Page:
Parental leave is one of the main policies to support working fathers and their ability to reconcile work and family. In Norway, as in many other European countries, parental leave consists of several parts, both individual and family-based rights (see Blum et al, 2017). As noted, shared parental leave is a family right available to both mothers and fathers, being gender-neutral in character. The father- and mother-specific quotas are earmarked, non-transferable rights and are thus inherently gendered. We investigated whether fathers’ use of and understanding of these two types of leave differ.
In their analysis of what is needed to achieve ‘strong gender equality’ in family and working life, Brighthouse and Wright (2008) distinguish between policies that promote equality and those that enable it. As they see it, shared parental leave granted to the family enables parents to adopt egalitarian strategies, but puts no pressure on fathers to use them. Leave policies that promote equality are exemplified by paid leave granted to individual parents, which lapses if it is not used. Brighthouse and Wright find that type of leave necessary for breaking down the cultural barriers to gender equality in family and working life. Likewise, Morgan (2008) contends that shared leave is a ‘partial reform’ in the development towards gender equality. Partial reforms may be helpful to parents’ work–life balance and bring some progress towards equality, but they may also reinforce a traditional division of labour between mothers and fathers. If the objective is greater equity in terms of the dual earner/ dual caregiver model, the father's quota represents a full embrace of this model (Morgan, 2008).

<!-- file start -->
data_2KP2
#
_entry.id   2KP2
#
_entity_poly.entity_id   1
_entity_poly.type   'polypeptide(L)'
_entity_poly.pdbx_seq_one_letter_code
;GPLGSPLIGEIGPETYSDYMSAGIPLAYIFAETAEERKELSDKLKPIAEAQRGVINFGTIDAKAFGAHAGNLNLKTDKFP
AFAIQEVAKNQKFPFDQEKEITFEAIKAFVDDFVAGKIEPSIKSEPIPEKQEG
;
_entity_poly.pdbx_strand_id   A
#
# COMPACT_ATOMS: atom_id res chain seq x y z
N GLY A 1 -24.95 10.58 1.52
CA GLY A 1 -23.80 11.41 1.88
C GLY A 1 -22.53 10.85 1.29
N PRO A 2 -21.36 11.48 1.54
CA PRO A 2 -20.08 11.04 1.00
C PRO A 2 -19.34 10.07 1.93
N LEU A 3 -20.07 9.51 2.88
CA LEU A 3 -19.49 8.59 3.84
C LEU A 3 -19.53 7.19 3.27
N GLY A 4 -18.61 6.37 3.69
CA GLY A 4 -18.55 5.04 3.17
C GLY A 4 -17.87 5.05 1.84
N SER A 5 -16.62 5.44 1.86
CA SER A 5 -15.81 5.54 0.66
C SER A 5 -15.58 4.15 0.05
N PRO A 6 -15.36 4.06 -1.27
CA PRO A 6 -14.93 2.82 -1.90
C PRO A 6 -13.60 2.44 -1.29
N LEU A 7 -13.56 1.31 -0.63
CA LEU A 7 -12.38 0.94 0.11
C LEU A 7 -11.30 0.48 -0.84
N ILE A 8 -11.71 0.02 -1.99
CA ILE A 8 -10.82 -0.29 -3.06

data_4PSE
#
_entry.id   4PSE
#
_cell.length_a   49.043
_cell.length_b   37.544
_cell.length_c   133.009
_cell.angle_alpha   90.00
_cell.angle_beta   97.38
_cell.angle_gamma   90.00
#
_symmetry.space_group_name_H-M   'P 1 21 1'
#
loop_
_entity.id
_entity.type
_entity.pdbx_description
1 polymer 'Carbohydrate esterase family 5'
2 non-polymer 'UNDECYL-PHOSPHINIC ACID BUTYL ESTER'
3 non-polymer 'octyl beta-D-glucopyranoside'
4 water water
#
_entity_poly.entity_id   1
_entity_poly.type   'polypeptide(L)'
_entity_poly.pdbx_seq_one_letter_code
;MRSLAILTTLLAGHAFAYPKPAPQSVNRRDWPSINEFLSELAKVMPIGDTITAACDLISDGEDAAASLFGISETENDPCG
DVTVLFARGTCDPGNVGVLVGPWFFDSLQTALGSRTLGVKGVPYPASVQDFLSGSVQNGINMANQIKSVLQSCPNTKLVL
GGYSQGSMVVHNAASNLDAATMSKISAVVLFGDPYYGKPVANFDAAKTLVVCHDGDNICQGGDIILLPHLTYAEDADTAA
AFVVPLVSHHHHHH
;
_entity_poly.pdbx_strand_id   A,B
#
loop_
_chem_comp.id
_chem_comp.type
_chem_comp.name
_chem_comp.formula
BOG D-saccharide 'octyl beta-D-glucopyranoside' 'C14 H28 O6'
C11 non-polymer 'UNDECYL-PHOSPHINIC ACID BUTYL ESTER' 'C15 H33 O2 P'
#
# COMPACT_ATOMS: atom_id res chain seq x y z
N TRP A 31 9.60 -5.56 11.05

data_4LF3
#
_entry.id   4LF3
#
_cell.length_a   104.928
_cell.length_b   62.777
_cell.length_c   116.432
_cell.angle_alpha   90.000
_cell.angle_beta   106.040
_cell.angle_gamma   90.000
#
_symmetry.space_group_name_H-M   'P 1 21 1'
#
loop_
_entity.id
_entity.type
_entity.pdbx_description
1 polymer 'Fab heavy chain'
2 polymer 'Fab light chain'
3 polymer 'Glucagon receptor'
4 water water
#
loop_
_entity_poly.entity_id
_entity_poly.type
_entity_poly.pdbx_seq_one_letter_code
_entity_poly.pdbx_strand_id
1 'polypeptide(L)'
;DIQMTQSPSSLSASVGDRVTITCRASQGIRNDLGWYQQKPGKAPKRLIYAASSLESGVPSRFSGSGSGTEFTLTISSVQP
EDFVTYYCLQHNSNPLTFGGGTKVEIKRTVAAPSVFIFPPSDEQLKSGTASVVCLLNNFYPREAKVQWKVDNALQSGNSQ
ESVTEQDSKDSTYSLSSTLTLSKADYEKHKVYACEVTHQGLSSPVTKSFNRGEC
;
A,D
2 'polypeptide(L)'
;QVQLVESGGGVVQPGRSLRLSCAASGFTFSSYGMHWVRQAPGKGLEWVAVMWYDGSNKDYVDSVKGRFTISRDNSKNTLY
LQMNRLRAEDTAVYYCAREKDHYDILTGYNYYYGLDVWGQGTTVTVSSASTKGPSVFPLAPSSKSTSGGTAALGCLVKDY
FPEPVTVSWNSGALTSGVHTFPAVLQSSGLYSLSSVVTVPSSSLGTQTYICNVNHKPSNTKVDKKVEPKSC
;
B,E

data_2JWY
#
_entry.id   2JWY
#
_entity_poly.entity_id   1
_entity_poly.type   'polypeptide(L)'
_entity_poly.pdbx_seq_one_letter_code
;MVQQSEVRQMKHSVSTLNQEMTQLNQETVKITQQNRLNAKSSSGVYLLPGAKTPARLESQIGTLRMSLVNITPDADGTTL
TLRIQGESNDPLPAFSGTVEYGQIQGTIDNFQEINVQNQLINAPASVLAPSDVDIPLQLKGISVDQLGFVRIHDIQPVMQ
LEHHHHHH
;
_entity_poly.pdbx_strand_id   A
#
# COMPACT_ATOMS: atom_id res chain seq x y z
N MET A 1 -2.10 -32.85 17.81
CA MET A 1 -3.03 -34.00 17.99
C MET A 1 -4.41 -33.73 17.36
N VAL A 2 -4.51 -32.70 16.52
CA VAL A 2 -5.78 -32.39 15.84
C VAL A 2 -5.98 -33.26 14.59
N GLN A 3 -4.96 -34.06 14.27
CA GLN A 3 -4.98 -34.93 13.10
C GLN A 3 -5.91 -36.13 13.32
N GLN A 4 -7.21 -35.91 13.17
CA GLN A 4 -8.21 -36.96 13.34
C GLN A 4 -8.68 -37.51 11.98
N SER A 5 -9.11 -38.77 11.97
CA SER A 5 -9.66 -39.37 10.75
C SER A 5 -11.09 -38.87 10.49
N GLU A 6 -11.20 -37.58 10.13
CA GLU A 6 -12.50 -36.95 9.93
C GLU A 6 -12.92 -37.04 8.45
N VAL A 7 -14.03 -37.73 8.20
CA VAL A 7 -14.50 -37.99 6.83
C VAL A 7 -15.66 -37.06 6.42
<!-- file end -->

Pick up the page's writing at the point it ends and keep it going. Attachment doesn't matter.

The international literature on specific policy provisions for parental leave is expanding (McKay and Doucet, 2010), particularly concerning fathers. Within research based on Nordic experiences, there is a consensus that parental leave rights given to individuals, rather than to families, are most likely to get fathers to take leave (Duvander and Lammi-Taskula, 2011; Haas and Rostgaard, 2011; Eydal et al, 2015). The father's quota in Nordic countries has been successful in involving fathers in taking care of their young children (Haas and Rostgaard, 2011; Brandth and Kvande, 2013a). These results are also found internationally (Gornick and Myers, 2009b; Moss and Kamerman, 2009; Miller, 2013). Fathers taking leave challenges the traditional gender norm that mothers are the primary caregivers of small children.